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How a journalism class is teaching middle schoolers to fight fake news

KATU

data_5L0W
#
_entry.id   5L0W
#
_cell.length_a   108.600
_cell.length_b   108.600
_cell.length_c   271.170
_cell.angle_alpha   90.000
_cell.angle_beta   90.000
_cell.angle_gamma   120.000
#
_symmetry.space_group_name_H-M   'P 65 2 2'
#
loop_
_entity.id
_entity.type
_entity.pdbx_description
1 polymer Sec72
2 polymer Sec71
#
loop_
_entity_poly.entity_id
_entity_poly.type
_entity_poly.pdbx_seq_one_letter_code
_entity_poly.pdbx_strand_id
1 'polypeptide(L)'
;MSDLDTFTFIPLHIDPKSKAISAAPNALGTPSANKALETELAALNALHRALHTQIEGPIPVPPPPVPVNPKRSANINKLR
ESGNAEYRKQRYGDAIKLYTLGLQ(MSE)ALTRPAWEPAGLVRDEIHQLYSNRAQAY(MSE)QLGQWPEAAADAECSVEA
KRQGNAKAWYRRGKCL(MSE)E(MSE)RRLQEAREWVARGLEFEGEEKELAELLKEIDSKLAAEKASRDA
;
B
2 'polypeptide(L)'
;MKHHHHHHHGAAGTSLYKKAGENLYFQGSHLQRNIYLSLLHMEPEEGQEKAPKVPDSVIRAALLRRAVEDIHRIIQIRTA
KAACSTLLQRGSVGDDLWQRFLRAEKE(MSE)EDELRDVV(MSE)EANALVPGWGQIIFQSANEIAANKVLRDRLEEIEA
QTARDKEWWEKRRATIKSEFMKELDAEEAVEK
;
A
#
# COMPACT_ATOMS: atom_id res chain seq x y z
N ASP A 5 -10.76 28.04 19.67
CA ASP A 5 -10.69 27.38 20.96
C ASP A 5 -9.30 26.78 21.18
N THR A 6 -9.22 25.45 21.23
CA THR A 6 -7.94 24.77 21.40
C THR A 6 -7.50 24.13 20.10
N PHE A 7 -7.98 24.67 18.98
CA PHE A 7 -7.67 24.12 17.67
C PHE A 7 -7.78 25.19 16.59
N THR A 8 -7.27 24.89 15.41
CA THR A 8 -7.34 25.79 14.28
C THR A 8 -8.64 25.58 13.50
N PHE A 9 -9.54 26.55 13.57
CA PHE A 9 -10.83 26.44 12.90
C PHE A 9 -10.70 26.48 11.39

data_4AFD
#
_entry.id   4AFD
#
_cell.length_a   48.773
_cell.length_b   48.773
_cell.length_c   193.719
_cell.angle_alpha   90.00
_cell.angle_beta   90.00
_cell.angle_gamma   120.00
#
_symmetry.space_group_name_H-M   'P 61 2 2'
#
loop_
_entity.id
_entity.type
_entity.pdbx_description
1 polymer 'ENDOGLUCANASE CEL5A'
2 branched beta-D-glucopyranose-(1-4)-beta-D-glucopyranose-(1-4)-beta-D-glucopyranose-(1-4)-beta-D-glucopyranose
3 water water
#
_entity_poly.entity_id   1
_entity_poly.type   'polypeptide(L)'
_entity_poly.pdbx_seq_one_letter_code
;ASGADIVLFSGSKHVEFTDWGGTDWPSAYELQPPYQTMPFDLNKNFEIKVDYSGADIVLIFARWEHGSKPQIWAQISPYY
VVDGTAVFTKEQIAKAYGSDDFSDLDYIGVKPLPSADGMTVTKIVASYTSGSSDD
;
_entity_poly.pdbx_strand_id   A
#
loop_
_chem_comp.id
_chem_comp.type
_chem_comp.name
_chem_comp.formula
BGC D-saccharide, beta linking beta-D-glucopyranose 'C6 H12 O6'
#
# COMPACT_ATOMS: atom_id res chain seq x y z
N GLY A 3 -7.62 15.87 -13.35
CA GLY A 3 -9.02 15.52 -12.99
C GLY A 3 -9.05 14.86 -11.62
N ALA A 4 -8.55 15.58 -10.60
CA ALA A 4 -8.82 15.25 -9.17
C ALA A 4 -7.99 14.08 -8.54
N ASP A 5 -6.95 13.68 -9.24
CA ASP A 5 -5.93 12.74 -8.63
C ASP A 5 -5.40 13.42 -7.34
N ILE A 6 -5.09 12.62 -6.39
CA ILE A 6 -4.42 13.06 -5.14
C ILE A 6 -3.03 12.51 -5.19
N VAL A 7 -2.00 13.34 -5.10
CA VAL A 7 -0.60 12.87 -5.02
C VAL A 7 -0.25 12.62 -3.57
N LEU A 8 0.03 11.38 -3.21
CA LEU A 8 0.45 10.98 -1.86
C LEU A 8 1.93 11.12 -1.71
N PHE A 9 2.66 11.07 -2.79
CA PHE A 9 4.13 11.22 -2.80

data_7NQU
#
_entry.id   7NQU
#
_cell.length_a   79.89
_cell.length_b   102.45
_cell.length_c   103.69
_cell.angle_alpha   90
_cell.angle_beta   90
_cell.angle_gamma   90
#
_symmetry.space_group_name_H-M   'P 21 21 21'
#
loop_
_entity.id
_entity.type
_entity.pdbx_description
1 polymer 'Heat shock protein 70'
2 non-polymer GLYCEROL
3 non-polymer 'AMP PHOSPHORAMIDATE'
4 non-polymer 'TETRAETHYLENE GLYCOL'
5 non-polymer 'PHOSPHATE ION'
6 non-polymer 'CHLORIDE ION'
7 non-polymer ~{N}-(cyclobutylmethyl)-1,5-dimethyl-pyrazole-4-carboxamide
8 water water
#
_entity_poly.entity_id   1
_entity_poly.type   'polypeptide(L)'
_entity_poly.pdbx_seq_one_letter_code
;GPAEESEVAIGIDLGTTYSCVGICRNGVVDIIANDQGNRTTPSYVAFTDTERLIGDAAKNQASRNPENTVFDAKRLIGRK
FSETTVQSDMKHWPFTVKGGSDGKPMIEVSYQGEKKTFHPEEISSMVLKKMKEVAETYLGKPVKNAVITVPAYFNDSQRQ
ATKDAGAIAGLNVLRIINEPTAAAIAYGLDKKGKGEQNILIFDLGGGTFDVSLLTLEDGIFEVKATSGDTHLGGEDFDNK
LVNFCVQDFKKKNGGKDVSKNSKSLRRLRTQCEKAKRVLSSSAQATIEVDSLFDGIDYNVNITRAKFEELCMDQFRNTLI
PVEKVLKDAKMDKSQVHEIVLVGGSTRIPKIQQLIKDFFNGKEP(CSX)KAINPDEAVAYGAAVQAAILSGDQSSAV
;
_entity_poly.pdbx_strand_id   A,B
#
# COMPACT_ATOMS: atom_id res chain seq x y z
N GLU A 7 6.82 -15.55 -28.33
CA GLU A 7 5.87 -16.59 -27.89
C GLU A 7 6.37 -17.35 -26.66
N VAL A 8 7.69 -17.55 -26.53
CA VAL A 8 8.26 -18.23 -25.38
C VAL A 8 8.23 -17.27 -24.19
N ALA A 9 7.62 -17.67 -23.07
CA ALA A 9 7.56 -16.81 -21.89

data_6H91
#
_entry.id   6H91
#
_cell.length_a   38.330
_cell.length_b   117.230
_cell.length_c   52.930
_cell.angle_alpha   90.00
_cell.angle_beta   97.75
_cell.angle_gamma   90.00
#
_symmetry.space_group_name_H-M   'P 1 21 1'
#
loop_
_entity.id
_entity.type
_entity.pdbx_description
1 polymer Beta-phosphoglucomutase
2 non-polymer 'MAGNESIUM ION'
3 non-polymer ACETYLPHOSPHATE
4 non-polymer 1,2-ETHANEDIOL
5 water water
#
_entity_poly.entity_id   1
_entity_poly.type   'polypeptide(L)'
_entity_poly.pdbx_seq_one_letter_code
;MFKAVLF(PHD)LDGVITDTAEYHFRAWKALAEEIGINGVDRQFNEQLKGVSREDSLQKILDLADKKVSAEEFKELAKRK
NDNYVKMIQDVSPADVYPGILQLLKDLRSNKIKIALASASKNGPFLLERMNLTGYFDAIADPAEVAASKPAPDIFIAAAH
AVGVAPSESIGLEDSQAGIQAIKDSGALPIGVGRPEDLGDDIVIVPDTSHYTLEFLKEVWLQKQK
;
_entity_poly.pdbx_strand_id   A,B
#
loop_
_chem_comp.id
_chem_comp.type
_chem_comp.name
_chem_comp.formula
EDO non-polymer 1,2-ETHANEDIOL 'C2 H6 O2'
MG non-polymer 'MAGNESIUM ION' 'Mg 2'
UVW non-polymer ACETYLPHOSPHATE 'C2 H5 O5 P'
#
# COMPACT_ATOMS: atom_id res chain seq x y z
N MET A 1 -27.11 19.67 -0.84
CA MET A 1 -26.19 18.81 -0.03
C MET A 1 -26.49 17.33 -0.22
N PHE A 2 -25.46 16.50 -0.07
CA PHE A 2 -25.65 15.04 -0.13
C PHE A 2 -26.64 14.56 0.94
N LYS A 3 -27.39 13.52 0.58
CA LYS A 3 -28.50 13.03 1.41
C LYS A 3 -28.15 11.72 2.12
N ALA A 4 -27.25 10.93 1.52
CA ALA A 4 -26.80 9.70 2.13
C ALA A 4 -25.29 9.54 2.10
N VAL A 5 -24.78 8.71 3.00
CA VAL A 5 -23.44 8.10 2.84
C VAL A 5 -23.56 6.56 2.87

Ed Madison, a journalism professor at the University of Oregon, writes about how new journalism-related curricula aligned to high standards is helping more students become “truly informed thinkers” and “to detect biases and agendas in media and are empowered to distinguish fact from fiction.” As Madison writes, “Though journalism doesn’t have the same curricular status as Advanced Placement or Honors English, it does embody important fundamentals common to these – and most – educational standards: research methods, content creation and media literacy. What’s more, it’s an opportunity for educators to play a part in helping students become truly informed thinkers. As misinformation continues to plague the public, journalism education presents a familiar yet untapped resource.” As we’ve written in the past, the Common Core State Standards are designed to foster critical thinking and creativity in classrooms by establishing rigorous education standards consistent for all students. Using journalism to help students grow intellectually is just one more example of how high standards don’t stifle creativity in the classroom, they encourage it.

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